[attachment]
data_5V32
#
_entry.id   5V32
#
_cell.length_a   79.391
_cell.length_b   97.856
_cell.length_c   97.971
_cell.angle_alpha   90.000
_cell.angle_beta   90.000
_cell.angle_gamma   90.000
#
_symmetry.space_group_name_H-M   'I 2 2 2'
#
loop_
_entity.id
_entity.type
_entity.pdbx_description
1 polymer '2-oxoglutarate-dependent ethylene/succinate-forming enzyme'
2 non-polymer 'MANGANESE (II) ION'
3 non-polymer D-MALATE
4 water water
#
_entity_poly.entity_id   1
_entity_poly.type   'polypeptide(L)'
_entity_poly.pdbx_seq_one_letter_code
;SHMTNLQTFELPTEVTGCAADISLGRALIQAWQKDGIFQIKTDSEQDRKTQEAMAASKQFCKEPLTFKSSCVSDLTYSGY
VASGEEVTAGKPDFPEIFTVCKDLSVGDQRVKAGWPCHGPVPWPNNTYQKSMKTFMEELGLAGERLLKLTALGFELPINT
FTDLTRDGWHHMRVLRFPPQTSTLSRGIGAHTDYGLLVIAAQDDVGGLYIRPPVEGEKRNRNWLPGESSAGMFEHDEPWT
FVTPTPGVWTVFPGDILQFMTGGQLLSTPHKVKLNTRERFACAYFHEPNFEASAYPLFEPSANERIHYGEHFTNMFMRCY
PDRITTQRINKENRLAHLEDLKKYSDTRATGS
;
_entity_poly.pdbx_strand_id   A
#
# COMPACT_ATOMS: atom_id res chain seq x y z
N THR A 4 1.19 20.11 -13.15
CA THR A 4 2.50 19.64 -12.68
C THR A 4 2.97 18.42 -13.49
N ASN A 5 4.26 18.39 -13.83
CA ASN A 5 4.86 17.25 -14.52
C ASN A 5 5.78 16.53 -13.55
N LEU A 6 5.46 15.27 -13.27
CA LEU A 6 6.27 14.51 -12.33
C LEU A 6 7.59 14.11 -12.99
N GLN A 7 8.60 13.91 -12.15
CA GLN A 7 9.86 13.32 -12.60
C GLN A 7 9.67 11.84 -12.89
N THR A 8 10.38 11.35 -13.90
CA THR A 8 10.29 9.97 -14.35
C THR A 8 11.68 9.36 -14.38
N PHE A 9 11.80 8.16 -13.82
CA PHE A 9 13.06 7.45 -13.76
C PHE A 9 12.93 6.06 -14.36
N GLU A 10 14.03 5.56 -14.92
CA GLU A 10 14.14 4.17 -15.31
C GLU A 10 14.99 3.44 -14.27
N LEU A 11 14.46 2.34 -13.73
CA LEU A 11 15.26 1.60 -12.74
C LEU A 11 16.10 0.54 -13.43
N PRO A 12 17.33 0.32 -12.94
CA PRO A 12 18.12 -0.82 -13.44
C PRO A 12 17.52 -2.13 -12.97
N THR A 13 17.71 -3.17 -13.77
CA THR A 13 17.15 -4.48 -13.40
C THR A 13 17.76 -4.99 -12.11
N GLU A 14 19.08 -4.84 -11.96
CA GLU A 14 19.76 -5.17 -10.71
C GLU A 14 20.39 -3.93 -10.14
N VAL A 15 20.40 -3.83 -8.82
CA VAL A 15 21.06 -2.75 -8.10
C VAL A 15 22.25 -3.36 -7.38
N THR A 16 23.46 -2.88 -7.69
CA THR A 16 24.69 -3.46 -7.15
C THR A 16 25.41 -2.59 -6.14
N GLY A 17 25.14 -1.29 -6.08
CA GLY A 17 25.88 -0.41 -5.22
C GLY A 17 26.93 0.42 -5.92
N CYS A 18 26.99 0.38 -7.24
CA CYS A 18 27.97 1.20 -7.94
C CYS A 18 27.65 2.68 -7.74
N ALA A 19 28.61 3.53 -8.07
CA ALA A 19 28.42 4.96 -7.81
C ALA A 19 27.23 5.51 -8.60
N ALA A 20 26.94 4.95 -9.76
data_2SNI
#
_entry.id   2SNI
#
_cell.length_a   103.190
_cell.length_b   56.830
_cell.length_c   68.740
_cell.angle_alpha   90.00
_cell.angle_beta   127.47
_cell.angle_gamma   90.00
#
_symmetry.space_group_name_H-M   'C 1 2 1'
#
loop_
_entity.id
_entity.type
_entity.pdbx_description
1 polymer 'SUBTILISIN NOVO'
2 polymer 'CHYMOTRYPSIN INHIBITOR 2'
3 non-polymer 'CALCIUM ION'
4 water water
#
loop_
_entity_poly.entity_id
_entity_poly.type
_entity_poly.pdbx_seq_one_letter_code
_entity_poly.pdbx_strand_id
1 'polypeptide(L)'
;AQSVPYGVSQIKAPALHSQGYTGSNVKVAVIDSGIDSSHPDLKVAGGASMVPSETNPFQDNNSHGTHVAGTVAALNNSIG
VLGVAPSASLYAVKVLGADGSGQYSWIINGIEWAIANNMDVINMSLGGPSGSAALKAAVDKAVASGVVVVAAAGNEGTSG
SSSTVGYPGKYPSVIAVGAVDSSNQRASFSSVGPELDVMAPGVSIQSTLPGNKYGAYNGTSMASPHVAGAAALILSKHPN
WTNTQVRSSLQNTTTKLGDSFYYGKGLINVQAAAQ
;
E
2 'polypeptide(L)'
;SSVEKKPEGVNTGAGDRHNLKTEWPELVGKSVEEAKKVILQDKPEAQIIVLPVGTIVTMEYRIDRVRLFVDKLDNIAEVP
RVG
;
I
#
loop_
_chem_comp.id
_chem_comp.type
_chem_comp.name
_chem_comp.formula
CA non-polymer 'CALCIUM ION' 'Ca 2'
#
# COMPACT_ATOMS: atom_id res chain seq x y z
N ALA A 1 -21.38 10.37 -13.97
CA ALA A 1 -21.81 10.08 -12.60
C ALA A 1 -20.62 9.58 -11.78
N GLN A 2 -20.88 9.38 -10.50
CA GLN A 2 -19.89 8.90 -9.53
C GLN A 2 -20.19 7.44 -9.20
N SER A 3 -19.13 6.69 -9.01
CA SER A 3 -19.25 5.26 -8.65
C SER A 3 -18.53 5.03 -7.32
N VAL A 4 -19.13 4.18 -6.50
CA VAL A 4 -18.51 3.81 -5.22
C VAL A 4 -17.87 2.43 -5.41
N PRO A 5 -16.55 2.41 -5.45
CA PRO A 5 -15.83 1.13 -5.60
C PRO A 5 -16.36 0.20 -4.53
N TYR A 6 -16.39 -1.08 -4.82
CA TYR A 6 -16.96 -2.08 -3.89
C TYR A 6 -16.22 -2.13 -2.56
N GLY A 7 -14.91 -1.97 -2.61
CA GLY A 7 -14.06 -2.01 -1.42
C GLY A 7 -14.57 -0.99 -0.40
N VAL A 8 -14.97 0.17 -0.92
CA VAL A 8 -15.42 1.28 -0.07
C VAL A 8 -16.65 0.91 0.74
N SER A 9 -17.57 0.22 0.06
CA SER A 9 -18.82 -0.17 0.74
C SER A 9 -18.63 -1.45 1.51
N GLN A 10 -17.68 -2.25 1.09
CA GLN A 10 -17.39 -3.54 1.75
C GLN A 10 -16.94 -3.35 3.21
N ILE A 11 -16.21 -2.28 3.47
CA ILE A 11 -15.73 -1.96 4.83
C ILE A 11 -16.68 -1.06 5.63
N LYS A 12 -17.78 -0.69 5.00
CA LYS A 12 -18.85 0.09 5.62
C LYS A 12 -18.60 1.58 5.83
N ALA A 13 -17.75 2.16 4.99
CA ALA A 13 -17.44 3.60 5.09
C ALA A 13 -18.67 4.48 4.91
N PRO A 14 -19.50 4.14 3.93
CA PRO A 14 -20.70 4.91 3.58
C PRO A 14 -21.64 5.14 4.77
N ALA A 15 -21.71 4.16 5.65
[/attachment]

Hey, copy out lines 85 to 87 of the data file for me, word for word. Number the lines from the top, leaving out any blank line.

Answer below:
#
_entry.id   2SNI
#